On Feb. 2, 1999, he left Greece and was taken to the residence of the Greek Embassy in Nairobi, Kenya.

– Turkish intelligence takes action

After Turkiye’s National Intelligence Organization (MIT) obtained information suggesting that Ocalan sought to move from Kenya to the Netherlands, it acted quickly, first renting a private jet belonging to a Turkish businessman.

The private jet was likened to the one Greece arranged for Ocalan and it left Turkiye with two pilots and MIT personnel onboard. The intelligence personnel were referred to as banana tradesmen.

The jet, which was rented due to its physical similarities to the plane traveling from the Netherlands to Kenya, was given the route of Egypt and Uganda. The plane waited in Uganda for 10 days.

– Terrorist captured

On Feb. 15, 1999, Turkish intelligence personnel took action to arrest Ocalan, who was carrying a Greek Cypriot passport with the fake name of “Lazaros Mavros.”

The Turkish jet landed at Nairobi Airport while the other private jet coming to transfer Ocalan to the Netherlands was still in the air.

Ocalan, who stayed at the Greek Embassy in Nairobi for a while, left the building with his bodyguards to leave the country for the Netherlands.

Kenyan police blocked the road connecting to the airport after Ocalan’s vehicle passed the checkpoint. However, the remaining vehicles of Ocalan’s convoy were directed to another road, and this helped the Turkish personnel gain time.

At Nairobi Airport, Ocalan entered the private jet which he thought was sent from the Netherlands for his transportation, but little did he know that the plane’s final destination was Turkiye.

Meanwhile, the convoy that brought Ocalan to the airport could not enter the area after the plane took off.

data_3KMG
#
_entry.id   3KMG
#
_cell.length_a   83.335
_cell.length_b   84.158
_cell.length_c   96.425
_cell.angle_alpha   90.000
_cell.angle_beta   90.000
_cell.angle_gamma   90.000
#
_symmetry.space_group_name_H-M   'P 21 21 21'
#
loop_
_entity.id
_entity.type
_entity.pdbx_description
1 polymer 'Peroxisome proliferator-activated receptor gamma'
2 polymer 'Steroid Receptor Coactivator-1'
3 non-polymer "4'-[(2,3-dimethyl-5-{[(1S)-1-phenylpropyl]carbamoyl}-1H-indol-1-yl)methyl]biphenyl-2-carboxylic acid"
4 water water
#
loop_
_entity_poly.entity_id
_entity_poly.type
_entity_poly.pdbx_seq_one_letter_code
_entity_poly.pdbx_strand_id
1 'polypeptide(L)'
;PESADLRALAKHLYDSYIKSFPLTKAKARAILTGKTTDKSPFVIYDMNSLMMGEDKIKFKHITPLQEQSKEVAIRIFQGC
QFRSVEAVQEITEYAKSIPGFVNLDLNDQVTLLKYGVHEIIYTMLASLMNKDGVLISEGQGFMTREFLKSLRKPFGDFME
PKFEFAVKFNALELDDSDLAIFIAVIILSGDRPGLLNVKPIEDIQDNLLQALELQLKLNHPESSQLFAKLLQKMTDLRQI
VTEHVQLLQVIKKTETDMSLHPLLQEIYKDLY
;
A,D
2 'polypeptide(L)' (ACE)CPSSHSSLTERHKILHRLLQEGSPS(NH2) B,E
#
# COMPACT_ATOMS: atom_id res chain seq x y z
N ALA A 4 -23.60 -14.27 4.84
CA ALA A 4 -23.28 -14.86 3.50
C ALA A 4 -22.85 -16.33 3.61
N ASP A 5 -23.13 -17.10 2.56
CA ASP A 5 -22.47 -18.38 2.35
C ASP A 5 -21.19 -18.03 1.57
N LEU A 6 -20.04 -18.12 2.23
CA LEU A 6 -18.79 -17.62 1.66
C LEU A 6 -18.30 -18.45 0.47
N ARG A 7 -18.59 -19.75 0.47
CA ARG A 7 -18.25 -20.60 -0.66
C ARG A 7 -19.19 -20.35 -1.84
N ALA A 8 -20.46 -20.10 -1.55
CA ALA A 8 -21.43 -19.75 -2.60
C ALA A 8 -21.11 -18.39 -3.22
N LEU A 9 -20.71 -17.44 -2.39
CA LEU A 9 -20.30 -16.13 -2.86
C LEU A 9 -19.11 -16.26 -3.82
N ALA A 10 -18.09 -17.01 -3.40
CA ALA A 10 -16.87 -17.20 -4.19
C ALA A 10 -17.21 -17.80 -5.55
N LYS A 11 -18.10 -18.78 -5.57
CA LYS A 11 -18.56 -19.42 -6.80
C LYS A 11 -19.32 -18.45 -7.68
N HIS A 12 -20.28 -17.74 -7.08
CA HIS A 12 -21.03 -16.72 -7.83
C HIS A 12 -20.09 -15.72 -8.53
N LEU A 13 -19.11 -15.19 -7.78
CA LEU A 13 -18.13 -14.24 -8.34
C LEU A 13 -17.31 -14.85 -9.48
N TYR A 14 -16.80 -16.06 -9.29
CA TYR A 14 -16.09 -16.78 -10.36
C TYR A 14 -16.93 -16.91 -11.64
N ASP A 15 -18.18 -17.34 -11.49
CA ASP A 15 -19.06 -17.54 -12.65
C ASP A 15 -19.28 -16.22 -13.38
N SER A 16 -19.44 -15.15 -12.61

Ocalan was handcuffed and blindfolded after getting onboard, and the first thing he heard was: “Abdullah Ocalan, welcome to the homeland.”

His escape came to an end on Feb. 16, 1999, at 03.00 local time (GMT0000) as the plane landed in Turkiye.

Then Prime Minister Bulent Ecevit announced Ocalan’s arrest at a press conference early in the morning and said the whole operation was known by only a group of 10 people and he congratulated the personnel taking part.

– Judiciary process

Ocalan’s trial began in a special court established on the island of Imrali on May 31, 1999, and the case was completed in nine hearings.

He was given the death penalty for treason, but the sentence was then changed to aggravated life imprisonment in line with Turkiye’s ascension process to the European Union.

In its more than 35-year terror campaign against Turkiye, the PKK – listed as a terrorist organization by Turkiye, the US and the EU – has been responsible for the deaths of at least 40,000 people, including women, children and infants. The YPG is the PKK’s Syrian offshoot.

*Writing by Ali Murat Alhas